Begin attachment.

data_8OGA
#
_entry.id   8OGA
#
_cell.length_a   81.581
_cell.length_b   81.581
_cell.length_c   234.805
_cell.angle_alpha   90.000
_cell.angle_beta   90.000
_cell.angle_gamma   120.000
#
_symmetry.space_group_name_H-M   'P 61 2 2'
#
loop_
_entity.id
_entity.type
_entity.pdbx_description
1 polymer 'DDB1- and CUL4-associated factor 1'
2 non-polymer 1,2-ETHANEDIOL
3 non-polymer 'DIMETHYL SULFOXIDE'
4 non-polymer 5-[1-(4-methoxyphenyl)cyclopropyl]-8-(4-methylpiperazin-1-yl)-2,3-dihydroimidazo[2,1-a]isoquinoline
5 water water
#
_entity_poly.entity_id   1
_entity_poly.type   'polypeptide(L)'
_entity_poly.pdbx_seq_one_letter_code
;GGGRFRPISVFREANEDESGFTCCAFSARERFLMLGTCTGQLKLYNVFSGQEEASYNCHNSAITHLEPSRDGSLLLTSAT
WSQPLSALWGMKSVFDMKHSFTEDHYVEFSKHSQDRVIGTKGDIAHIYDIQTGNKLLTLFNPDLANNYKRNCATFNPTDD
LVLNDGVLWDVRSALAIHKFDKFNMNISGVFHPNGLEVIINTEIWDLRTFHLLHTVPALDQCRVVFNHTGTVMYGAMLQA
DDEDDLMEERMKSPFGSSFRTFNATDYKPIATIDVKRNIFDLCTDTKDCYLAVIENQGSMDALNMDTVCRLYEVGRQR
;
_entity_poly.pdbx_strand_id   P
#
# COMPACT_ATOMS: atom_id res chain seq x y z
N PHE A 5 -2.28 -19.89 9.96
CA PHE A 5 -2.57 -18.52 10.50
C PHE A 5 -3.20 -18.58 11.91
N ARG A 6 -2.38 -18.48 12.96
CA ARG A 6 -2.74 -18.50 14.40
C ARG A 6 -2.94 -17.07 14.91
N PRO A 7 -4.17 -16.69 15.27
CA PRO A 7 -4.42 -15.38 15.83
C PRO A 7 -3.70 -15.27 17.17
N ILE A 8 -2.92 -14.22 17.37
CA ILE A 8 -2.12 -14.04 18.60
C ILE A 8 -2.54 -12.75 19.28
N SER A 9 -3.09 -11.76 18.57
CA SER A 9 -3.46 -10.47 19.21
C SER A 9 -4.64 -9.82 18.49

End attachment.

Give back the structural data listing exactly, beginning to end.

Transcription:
data_8OGA
#
_entry.id   8OGA
#
_cell.length_a   81.581
_cell.length_b   81.581
_cell.length_c   234.805
_cell.angle_alpha   90.000
_cell.angle_beta   90.000
_cell.angle_gamma   120.000
#
_symmetry.space_group_name_H-M   'P 61 2 2'
#
loop_
_entity.id
_entity.type
_entity.pdbx_description
1 polymer 'DDB1- and CUL4-associated factor 1'
2 non-polymer 1,2-ETHANEDIOL
3 non-polymer 'DIMETHYL SULFOXIDE'
4 non-polymer 5-[1-(4-methoxyphenyl)cyclopropyl]-8-(4-methylpiperazin-1-yl)-2,3-dihydroimidazo[2,1-a]isoquinoline
5 water water
#
_entity_poly.entity_id   1
_entity_poly.type   'polypeptide(L)'
_entity_poly.pdbx_seq_one_letter_code
;GGGRFRPISVFREANEDESGFTCCAFSARERFLMLGTCTGQLKLYNVFSGQEEASYNCHNSAITHLEPSRDGSLLLTSAT
WSQPLSALWGMKSVFDMKHSFTEDHYVEFSKHSQDRVIGTKGDIAHIYDIQTGNKLLTLFNPDLANNYKRNCATFNPTDD
LVLNDGVLWDVRSALAIHKFDKFNMNISGVFHPNGLEVIINTEIWDLRTFHLLHTVPALDQCRVVFNHTGTVMYGAMLQA
DDEDDLMEERMKSPFGSSFRTFNATDYKPIATIDVKRNIFDLCTDTKDCYLAVIENQGSMDALNMDTVCRLYEVGRQR
;
_entity_poly.pdbx_strand_id   P
#
# COMPACT_ATOMS: atom_id res chain seq x y z
N PHE A 5 -2.28 -19.89 9.96
CA PHE A 5 -2.57 -18.52 10.50
C PHE A 5 -3.20 -18.58 11.91
N ARG A 6 -2.38 -18.48 12.96
CA ARG A 6 -2.74 -18.50 14.40
C ARG A 6 -2.94 -17.07 14.91
N PRO A 7 -4.17 -16.69 15.27
CA PRO A 7 -4.42 -15.38 15.83
C PRO A 7 -3.70 -15.27 17.17
N ILE A 8 -2.92 -14.22 17.37
CA ILE A 8 -2.12 -14.04 18.60
C ILE A 8 -2.54 -12.75 19.28
N SER A 9 -3.09 -11.76 18.57
CA SER A 9 -3.46 -10.47 19.21
C SER A 9 -4.64 -9.82 18.49